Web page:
Here are a couple of photos of my new acquisition!
I don’t think they’re anything “exotic”, I just didn’t have a source for Norwegian markings.If you post clear photos of the markings in question, you will get help and explanations.
Thank you. The final inspection mark is being referred to as a swastika because that’s what it is. It has no connection to the Nazi usurpation of the symbol in the 1930’s - but the swastika (or hooked cross in many cultures) is an enduring symbol. It’s a shame that one group was able to spoil its meaning.The top photo that is being misidentified as a " swastika" is inspector Hakon Finne's final inspection mark. The second and third pictures show the crown over " F" which are his proof marks after pressure testing.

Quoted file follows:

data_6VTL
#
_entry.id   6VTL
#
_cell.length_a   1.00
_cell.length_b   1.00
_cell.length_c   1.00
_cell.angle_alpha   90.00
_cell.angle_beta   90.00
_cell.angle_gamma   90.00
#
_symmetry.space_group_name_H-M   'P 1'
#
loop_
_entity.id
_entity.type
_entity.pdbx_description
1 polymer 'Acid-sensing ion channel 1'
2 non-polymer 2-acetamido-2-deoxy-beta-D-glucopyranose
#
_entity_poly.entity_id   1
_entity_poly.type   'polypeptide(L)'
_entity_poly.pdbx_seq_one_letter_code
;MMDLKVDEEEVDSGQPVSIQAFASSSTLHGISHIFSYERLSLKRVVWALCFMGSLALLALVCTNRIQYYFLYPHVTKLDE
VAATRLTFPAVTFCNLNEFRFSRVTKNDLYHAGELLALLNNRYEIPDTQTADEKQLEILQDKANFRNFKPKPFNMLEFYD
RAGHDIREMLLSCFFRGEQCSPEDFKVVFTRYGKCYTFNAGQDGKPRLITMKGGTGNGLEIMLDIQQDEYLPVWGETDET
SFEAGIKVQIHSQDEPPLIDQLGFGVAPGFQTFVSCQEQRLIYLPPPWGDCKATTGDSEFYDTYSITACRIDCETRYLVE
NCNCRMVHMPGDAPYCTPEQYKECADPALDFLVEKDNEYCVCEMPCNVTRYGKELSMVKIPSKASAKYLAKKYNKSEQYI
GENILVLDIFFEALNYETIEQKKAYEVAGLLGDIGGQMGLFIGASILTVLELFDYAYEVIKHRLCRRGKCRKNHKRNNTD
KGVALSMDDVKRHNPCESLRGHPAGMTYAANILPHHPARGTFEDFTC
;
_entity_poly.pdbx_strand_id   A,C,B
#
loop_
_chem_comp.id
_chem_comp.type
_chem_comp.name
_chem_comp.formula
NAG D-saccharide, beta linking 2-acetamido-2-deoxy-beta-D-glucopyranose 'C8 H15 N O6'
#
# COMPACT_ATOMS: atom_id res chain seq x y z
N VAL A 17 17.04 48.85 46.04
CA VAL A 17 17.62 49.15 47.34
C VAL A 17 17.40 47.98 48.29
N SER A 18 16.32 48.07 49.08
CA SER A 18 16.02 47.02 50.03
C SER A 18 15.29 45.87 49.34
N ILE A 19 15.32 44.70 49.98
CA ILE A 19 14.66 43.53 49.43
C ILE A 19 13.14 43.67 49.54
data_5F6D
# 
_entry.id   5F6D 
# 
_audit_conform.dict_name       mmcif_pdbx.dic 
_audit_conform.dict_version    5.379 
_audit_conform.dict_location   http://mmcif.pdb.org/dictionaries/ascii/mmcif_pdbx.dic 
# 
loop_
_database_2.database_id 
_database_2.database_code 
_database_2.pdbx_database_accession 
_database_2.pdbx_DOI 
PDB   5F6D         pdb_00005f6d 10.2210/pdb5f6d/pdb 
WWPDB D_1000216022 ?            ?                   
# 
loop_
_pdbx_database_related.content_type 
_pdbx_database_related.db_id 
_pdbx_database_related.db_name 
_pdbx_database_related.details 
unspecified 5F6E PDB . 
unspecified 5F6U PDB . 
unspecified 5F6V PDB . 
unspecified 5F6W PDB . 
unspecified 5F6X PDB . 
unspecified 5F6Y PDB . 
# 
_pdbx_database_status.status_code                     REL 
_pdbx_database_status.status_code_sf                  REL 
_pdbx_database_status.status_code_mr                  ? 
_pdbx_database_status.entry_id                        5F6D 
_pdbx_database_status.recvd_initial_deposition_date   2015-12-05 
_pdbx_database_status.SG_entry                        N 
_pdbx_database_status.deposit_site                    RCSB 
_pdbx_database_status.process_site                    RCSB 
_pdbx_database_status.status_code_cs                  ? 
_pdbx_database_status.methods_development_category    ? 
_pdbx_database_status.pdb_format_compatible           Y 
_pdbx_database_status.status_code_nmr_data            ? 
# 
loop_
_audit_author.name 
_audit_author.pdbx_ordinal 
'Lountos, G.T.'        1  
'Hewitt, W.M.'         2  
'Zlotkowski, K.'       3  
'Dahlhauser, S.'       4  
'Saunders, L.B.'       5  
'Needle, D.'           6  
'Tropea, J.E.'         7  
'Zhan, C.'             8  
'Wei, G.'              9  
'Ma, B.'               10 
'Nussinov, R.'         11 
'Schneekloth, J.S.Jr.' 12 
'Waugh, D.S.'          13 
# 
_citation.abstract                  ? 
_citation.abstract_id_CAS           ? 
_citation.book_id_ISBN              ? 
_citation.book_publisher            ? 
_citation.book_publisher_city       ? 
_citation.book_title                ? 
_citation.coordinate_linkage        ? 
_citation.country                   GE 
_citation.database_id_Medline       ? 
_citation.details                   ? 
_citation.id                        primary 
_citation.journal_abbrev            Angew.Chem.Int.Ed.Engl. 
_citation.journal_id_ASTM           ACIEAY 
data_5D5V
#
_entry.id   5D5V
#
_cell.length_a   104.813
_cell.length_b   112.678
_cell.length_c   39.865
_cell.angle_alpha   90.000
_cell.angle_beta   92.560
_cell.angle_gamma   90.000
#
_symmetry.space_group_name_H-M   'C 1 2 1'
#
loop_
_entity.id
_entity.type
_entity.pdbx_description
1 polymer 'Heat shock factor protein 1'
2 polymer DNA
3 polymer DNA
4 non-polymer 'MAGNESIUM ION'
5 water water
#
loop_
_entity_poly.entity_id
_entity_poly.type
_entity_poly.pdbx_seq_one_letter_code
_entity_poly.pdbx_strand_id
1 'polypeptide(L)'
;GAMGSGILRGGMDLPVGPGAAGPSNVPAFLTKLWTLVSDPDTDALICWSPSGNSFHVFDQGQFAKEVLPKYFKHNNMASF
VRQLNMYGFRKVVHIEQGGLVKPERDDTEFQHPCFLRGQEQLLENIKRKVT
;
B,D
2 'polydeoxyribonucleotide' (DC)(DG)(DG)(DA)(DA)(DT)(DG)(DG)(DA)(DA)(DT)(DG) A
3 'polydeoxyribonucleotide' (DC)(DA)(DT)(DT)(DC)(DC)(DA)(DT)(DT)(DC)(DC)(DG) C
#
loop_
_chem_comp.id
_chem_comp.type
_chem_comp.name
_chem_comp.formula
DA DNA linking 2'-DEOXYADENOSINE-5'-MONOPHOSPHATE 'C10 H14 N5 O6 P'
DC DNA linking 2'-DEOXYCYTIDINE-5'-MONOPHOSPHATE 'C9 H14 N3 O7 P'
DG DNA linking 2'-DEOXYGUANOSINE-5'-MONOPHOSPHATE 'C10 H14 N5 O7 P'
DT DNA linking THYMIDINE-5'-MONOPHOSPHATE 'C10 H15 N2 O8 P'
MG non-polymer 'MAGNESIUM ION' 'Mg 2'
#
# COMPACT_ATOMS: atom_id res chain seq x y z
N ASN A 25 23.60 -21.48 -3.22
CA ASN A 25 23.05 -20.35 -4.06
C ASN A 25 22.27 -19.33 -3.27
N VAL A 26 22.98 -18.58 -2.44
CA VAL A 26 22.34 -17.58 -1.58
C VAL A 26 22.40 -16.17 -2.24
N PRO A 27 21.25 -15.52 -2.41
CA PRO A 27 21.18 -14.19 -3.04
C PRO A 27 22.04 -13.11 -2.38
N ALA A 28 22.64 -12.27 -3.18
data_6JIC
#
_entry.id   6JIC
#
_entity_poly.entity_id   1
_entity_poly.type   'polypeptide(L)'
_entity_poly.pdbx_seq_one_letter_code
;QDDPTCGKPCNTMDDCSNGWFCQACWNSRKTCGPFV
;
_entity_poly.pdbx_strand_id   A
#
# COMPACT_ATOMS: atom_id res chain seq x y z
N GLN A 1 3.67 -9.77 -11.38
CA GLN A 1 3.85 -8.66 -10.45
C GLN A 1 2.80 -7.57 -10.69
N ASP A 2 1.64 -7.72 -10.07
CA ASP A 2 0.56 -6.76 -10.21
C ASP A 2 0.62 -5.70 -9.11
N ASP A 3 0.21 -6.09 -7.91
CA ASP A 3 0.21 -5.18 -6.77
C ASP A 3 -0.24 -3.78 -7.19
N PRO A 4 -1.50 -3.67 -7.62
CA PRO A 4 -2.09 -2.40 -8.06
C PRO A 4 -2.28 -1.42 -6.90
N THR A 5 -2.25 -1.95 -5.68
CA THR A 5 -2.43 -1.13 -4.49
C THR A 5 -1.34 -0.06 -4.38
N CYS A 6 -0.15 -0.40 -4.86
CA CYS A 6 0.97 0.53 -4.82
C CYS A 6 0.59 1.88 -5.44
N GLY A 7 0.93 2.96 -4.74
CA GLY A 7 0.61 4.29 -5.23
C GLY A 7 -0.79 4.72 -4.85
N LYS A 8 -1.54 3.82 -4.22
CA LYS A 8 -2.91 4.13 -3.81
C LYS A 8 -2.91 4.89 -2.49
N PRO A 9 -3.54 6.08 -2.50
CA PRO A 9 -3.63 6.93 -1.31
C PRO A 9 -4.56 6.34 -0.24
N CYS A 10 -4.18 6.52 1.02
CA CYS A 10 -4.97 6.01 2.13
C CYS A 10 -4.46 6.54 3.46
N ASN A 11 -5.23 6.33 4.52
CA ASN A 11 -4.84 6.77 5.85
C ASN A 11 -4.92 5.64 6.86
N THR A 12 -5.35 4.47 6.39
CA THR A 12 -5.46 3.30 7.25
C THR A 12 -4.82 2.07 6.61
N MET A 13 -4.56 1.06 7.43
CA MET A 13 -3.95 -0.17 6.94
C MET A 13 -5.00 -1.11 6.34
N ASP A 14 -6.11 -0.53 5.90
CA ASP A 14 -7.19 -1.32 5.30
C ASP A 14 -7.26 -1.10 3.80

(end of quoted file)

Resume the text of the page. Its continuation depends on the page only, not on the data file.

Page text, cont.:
'Norsk' - Do the numerals in Hakon Finne's 'final inspection mark' indicate a date?
What is the Norwegian name for the 'geometric twisted-cross symbol' contained in Hakon Finne's inspection mark?
(That symbol when used in the artwork of India and in Native American pottery and beadwork is commonly called a "swastika".
This 'good symbol' greatly predates the unfortunate modification, adoption, and perversion by German National Socialists - Nazis).
Before WW2 (1920s and 1930s), 'Swastikas' was a relatively common name for Canadian (Girl and Boy) Youth Hockey Teams.
British Author, Rudyard Kipling, used the 'good luck' (swastika) symbol in a monogram on the title-pages of his published works.
It is important that people realize that often this historic symbol has nothing to do with Nazis.